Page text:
So foster parents, my bleeding heart is for you tonight. Your unseen bravery, your unsung praises, your untold horror stories that you can't tell, you're frieght train of pain that is headed your way that you were courageous enough to say yes to...all of it...I hold it up to the God who sees and ask him to see you some more because I know that there's a lot of dismissers out there who will dismiss how hard it is, how their stories affect you but you keep soldiering on, how real the grief can be when they leave...I know. He sees you. And he thinks you are brave. He catches every tear and will not let one go to waste. And just like for my kids, I think the same is true for us, we've got to:
1.Give yourself permission and identify how you feel
2. Surround yourself with supporters not dismissers
3. Give yourself space to respond appropriately with truth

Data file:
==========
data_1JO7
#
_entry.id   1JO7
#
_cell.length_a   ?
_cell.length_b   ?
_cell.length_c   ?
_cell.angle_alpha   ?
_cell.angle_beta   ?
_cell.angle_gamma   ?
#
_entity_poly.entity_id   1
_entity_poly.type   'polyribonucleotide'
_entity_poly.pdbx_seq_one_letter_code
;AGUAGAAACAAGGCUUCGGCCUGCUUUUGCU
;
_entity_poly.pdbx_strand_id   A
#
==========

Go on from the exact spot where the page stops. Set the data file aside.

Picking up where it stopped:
So in a very gracious font, can I ask you? : Do you give others space to feel how they feel even if you don't agree or understand their feelings? Do you know a person/ child that came from a hard place? Are you a good friend to them or do you tend to dismiss their big feelings? Do you know a foster parent? Have you ever asked them how they felt when children left their home? Did you treat it with the same sympathy/empathy as you would any other loss?
This is a heavy topic, its also raw, gritty and close to so many that I know. So I decided to make this a series on dealing with different kinds of loss. I've invited some of my friends to join the conversation by doing guest posts. So, stay tuned!